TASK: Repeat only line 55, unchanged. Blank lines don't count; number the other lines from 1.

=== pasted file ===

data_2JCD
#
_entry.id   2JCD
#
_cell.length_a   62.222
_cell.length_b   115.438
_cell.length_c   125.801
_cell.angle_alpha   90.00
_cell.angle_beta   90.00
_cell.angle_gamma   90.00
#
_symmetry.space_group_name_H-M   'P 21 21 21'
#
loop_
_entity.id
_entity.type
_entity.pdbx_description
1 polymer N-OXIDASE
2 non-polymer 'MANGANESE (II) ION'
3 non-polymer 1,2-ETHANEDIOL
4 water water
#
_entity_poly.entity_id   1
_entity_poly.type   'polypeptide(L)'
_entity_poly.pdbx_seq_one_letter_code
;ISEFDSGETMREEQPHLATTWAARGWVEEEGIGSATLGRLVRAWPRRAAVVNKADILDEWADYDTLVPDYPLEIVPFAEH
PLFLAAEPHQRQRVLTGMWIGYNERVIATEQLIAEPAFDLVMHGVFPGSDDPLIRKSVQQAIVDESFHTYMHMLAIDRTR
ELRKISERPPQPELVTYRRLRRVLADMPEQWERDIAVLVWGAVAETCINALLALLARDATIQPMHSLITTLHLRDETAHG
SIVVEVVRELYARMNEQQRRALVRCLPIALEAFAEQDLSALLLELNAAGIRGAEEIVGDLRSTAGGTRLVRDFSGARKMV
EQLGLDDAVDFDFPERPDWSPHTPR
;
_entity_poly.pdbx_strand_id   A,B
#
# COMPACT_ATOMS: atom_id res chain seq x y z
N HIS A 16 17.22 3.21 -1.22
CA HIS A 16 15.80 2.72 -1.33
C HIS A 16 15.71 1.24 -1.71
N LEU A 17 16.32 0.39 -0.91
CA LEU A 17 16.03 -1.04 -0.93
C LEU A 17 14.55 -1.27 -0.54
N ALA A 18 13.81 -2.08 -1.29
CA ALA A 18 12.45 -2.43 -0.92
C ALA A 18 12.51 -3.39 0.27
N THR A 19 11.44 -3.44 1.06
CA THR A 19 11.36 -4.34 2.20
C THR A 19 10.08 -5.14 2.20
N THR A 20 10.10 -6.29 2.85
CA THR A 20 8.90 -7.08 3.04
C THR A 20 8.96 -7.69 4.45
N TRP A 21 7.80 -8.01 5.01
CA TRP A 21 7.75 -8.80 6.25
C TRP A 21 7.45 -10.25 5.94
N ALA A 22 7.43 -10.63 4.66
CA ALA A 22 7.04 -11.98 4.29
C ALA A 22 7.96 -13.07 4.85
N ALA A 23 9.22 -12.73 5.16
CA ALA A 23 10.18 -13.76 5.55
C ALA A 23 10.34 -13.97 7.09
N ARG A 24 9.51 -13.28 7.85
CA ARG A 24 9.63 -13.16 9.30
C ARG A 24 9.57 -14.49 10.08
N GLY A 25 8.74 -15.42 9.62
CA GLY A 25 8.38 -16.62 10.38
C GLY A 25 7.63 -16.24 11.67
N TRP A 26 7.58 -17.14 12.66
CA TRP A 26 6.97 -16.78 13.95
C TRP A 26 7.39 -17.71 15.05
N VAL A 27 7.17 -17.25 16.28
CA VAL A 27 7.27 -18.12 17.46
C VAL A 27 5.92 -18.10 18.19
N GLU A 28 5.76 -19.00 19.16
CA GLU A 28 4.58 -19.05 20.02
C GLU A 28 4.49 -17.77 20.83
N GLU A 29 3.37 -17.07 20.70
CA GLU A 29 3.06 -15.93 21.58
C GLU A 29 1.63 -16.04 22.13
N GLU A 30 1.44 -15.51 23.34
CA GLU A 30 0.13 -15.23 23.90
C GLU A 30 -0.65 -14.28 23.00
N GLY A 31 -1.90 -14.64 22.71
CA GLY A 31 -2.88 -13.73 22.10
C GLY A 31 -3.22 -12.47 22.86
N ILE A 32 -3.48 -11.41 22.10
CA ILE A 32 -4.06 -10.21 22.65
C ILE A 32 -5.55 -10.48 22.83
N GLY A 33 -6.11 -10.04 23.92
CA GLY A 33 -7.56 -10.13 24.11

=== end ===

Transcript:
C ALA A 22 7.96 -13.07 4.85